Julie Christie kick-started the conference with a strong, opinionated and well-argued case for producers taking back control of their programmes, their money, and the industry.
She opened with the statement, “I was told when asked to make this address that I should be bold,” and delivered on that request. She was bold, but not offensive. Although there was plenty of criticism of current systems, Ms Christie didn’t single out individuals.
Having spoken to a number of people before the conference who felt they might be targets, this was probably a smart decision. Arguments presented rationally, with conviction and passion, are more persuasive than emotional rants, however satisfying those might be to deliver on occasion.
The boldness was in the proposal. Let’s treat the TV business like we treat other important New Zealand businesses. Let’s offer them support, at a governmental level, not give with one NZOA hand and then take back a share of sales profits with the other. Let government partner with producers and broadcasters to deliver television that people will watch, that advertisers will pay to be a part of, that overseas buyers will want to purchase.
She argued that free to air television might never recover from the economic recession and earn the ad revenues of the past, that there was no guarantee advertisers would return to traditional platforms. Presently, internet advertising in NZ ranks at about 10% of the TV advertising spend but in the UK in the first half of this year, the spend on internet advertising overtook the TV ad spend for the first time. It won’t happen here for a while, but it’s coming.
Nonetheless, Ms Christie said, we need free to air television. She challenged the audience to think about how that might be funded, what it might look like, and to decide whether they wanted to be part of building a TV production industry or just battling to keep an ailing one afloat.
She claimed that there was little opportunity to make money domestically, so “all that is left is for us to make a splash internationally.”
From 2001 to 2003, Julie chaired the Government funded Screen Production Industry Taskforce, charged with identifying the barriers to major growth in foreign exchange earnings and with reporting to the Government how those barriers might be removed.
The Taskforce predictably recommended that the screen sector needed a range of things; business and marketing skills, entrepreneurship, independence, innovation, determination and vision to compete in the international marketplace; and noting that the industry owed much of its development to a cultural subsidy funding environment.
The report also noted that the New Zealand industry did not have the benefit of quotas or investment incentives, and that the development and exploitation of intellectual property was one of the major ways in which the industry could be responsible for its own growth without direct Government funding or intervention.
The Government largely ignored the report. Ms Christie took her own advice. In 2002-4 her own company Touchdown collected $22 million in foreign revenues from one format programme.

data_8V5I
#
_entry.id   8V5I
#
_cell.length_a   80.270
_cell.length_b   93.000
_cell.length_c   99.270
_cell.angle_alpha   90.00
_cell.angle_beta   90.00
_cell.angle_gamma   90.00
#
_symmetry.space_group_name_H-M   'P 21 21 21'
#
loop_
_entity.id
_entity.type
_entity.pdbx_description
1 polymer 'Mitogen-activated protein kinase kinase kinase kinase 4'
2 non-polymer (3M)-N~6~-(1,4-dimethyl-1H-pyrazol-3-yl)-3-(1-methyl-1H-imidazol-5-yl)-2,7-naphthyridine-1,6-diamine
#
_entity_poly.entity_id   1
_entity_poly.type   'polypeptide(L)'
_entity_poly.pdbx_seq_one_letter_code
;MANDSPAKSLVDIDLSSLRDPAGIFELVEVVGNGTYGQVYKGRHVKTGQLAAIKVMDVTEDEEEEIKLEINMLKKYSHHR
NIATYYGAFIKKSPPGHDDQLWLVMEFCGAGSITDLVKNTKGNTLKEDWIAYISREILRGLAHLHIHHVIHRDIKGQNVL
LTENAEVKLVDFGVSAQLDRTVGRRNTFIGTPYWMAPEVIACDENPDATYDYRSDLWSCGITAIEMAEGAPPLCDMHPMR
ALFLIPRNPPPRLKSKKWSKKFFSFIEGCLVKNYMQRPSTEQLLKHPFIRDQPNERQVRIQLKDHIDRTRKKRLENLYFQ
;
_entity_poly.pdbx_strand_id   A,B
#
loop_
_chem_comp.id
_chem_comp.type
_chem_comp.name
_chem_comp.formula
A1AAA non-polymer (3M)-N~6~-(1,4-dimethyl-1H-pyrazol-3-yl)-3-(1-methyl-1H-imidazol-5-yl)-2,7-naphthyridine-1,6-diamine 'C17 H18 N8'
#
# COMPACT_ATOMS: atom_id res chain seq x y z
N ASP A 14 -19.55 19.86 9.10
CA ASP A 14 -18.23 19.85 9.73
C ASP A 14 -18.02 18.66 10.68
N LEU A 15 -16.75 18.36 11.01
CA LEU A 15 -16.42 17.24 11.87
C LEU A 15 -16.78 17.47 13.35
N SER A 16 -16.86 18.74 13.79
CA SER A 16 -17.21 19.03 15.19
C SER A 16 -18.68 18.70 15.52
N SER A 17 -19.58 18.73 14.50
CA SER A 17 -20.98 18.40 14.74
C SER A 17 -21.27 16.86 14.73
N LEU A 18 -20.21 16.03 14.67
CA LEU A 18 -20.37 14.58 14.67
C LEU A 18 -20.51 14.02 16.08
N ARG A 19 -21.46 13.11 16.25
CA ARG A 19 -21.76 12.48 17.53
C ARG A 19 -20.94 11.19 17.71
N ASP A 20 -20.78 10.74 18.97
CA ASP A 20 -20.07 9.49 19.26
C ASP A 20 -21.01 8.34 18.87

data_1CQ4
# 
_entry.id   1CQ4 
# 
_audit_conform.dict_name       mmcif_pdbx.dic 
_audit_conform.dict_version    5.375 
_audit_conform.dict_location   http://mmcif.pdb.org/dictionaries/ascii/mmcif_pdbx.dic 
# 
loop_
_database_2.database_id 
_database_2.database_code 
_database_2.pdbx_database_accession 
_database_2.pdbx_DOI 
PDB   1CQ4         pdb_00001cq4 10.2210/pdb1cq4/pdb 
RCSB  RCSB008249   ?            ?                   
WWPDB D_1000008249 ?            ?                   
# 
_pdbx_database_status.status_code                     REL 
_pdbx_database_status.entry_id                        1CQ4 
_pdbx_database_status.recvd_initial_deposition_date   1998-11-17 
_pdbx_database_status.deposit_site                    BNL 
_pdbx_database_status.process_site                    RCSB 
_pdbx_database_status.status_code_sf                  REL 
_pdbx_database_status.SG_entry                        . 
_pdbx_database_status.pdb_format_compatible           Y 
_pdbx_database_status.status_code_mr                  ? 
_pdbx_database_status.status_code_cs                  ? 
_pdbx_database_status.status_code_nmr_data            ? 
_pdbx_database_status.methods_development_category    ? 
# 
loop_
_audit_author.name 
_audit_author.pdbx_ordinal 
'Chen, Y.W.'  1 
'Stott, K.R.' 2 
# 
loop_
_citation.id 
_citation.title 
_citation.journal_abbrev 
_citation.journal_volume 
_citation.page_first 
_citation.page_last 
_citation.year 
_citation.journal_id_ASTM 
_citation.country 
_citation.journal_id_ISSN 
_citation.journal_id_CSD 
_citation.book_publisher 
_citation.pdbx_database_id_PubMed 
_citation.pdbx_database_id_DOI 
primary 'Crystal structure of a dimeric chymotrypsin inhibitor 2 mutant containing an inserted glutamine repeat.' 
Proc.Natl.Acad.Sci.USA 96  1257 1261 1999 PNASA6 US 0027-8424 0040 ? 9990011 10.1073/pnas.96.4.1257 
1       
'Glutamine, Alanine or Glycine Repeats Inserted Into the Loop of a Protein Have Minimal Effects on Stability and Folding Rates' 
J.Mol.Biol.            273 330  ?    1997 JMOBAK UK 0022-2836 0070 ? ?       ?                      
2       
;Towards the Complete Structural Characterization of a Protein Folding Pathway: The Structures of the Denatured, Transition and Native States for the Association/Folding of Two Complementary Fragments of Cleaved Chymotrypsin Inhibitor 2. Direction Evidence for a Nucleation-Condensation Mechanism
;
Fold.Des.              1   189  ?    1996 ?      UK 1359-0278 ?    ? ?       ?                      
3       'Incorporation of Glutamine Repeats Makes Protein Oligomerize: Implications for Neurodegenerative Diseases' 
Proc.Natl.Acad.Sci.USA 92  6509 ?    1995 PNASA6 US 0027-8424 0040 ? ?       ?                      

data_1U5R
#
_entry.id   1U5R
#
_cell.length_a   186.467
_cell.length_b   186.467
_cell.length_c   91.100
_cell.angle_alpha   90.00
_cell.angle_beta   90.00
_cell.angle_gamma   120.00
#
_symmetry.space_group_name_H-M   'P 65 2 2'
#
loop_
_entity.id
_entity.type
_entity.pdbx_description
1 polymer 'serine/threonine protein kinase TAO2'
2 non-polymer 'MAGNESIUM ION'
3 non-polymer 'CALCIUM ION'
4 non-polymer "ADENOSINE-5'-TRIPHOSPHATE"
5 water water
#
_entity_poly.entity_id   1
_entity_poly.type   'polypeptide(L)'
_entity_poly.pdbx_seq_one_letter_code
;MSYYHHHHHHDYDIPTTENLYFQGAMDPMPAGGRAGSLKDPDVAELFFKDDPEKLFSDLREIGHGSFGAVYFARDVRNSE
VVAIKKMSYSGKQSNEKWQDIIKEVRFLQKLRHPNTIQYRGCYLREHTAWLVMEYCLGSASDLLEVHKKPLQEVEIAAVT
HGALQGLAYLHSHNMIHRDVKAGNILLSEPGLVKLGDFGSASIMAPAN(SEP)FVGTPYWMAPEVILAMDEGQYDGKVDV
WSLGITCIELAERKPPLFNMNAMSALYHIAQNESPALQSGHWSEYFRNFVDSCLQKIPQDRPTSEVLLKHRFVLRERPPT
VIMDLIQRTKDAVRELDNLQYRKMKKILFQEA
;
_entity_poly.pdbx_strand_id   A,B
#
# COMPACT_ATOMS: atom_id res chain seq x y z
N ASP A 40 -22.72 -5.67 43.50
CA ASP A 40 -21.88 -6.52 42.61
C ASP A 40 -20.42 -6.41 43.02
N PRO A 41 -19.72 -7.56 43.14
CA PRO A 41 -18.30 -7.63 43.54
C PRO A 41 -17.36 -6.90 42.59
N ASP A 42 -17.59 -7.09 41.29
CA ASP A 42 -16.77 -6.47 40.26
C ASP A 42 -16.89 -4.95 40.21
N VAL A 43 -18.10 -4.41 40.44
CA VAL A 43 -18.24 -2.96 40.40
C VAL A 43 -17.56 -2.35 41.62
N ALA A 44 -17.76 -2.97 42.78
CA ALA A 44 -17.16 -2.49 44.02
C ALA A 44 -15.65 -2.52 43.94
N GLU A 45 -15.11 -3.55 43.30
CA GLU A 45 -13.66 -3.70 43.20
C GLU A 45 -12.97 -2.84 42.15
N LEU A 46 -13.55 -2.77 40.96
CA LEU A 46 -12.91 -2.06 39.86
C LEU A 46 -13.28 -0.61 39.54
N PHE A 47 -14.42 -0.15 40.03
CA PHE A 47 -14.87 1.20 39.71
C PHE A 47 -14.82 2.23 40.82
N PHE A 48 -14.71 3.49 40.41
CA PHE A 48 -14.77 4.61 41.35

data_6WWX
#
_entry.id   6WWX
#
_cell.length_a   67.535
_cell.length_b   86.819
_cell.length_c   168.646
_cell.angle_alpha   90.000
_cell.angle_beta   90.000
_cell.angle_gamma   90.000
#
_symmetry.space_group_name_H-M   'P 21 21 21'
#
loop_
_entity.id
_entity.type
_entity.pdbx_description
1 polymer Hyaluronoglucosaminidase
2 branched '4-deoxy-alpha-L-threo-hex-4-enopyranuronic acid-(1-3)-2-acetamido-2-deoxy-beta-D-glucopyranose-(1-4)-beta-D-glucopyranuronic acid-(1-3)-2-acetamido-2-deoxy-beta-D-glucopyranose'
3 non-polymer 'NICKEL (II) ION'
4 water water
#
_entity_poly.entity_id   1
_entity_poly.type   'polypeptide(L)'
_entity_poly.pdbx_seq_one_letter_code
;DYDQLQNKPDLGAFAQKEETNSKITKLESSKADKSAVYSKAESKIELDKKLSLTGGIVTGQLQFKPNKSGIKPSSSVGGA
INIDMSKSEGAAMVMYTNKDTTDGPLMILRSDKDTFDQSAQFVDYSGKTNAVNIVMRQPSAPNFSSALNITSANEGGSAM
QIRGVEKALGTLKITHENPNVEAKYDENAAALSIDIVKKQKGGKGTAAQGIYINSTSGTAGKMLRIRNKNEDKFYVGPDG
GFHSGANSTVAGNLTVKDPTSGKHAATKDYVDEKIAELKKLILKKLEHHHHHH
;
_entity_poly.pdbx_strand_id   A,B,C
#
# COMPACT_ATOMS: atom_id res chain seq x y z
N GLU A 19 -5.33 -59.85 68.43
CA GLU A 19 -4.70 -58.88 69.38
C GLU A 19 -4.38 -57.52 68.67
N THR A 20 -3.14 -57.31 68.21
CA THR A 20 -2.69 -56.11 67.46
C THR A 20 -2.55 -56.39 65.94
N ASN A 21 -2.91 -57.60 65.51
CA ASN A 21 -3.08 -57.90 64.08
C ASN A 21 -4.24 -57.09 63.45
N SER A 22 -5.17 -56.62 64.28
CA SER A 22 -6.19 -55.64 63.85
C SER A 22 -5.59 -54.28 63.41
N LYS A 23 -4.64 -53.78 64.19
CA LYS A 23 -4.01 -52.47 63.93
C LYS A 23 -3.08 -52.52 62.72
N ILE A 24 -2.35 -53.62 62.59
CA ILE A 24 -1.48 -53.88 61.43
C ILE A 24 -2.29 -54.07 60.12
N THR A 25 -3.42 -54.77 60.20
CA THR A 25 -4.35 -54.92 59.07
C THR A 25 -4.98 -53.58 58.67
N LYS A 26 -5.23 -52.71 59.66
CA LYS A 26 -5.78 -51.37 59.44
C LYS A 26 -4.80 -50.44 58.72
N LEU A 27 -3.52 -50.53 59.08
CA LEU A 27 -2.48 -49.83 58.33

So what should New Zealand do? Julie suggested a range of measures, the most contentious being to become unrepentantly market-driven and to make television in New Zealand rather than always New Zealand television.
She suggested taking the funds Government “ploughs into the industry” through funding bodies and concentrating not on a perception of cultural identity but on our economic development. The result, she claimed, would be funding decisions not “driven by ethnicity loosely disguised as cultural identity”, but driven by the local and international markets. Broadcasters would screen programming for which there was demand. Larger shows such as Dancing with the Stars would not be lost.
Our one-off documentary obsession had no market basis and was something we needed to get over. We need to be making kids’ shows that kids want to watch: in the US three kids’ shows, Wizards of Waverley Place, Zack & Cody on Deck and Hannah Montana, none of them on free to air, were the top three rating shows recently.
There was “no one keener to sell a product than the producers,” she said, and as a producer herself, that had to be taken at face value. Like them or not, many of her sentiments and opinions about the international marketplace were backed up in a presentation on international distribution by Yvonne Body of Beyond International.
Julie argued that we could make TV for ourselves and for the world but we would need to consider the world from the outset not as a mere add-on, sentiments with which Ms Body would agree.
Will the government change the rules to allow a plan as bold as Ms Christie’s to be tested for the three-year period she recommended. Of course not, but that’s not really the point. The gauntlet was thrown down once more to producers and broadcasters. Do they want to be a part of an industry that is successful domestically and internationally? Or do they want to watch ad revenue and NZOA funding eaten away until they’re trying to make programmes on the smell of an oily rag, if at all?
Ms Christie has a plan and, just as with the Taskforce report, one suspects she’ll follow it, regardless of whether or not others follow her lead.